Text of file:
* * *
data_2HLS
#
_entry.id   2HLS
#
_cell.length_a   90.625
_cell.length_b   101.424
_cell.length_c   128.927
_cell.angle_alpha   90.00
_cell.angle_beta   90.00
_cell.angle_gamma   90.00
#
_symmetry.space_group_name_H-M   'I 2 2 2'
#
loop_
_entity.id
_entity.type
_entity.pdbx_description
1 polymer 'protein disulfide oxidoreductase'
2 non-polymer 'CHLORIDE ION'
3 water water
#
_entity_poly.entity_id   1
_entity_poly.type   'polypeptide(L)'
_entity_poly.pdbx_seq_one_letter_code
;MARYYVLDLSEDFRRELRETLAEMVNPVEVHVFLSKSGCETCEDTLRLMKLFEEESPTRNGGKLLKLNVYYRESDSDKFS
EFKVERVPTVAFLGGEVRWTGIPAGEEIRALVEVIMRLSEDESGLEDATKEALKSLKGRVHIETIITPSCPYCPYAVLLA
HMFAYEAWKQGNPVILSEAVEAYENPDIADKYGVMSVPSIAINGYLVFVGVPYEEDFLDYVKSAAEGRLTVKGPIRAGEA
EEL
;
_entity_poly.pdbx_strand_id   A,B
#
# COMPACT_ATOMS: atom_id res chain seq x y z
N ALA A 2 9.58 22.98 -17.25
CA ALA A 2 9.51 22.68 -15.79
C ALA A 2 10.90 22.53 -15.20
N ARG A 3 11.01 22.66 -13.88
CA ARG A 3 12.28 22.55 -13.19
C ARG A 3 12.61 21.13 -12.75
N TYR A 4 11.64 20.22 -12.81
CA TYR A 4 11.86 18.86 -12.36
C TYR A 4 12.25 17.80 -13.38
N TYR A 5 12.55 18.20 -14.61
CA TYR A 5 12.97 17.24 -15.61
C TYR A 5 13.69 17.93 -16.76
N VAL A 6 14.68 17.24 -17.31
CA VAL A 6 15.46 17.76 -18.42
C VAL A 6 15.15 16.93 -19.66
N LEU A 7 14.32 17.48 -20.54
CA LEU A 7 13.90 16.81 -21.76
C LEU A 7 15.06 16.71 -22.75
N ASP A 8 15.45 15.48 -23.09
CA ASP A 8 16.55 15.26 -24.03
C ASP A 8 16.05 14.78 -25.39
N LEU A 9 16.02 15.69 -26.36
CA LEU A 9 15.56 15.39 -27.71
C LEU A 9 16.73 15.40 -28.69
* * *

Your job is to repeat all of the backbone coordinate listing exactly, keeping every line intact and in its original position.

data_2HLS
#
_entry.id   2HLS
#
_cell.length_a   90.625
_cell.length_b   101.424
_cell.length_c   128.927
_cell.angle_alpha   90.00
_cell.angle_beta   90.00
_cell.angle_gamma   90.00
#
_symmetry.space_group_name_H-M   'I 2 2 2'
#
loop_
_entity.id
_entity.type
_entity.pdbx_description
1 polymer 'protein disulfide oxidoreductase'
2 non-polymer 'CHLORIDE ION'
3 water water
#
_entity_poly.entity_id   1
_entity_poly.type   'polypeptide(L)'
_entity_poly.pdbx_seq_one_letter_code
;MARYYVLDLSEDFRRELRETLAEMVNPVEVHVFLSKSGCETCEDTLRLMKLFEEESPTRNGGKLLKLNVYYRESDSDKFS
EFKVERVPTVAFLGGEVRWTGIPAGEEIRALVEVIMRLSEDESGLEDATKEALKSLKGRVHIETIITPSCPYCPYAVLLA
HMFAYEAWKQGNPVILSEAVEAYENPDIADKYGVMSVPSIAINGYLVFVGVPYEEDFLDYVKSAAEGRLTVKGPIRAGEA
EEL
;
_entity_poly.pdbx_strand_id   A,B
#
# COMPACT_ATOMS: atom_id res chain seq x y z
N ALA A 2 9.58 22.98 -17.25
CA ALA A 2 9.51 22.68 -15.79
C ALA A 2 10.90 22.53 -15.20
N ARG A 3 11.01 22.66 -13.88
CA ARG A 3 12.28 22.55 -13.19
C ARG A 3 12.61 21.13 -12.75
N TYR A 4 11.64 20.22 -12.81
CA TYR A 4 11.86 18.86 -12.36
C TYR A 4 12.25 17.80 -13.38
N TYR A 5 12.55 18.20 -14.61
CA TYR A 5 12.97 17.24 -15.61
C TYR A 5 13.69 17.93 -16.76
N VAL A 6 14.68 17.24 -17.31
CA VAL A 6 15.46 17.76 -18.42
C VAL A 6 15.15 16.93 -19.66
N LEU A 7 14.32 17.48 -20.54
CA LEU A 7 13.90 16.81 -21.76
C LEU A 7 15.06 16.71 -22.75
N ASP A 8 15.45 15.48 -23.09
CA ASP A 8 16.55 15.26 -24.03
C ASP A 8 16.05 14.78 -25.39
N LEU A 9 16.02 15.69 -26.36
CA LEU A 9 15.56 15.39 -27.71
C LEU A 9 16.73 15.40 -28.69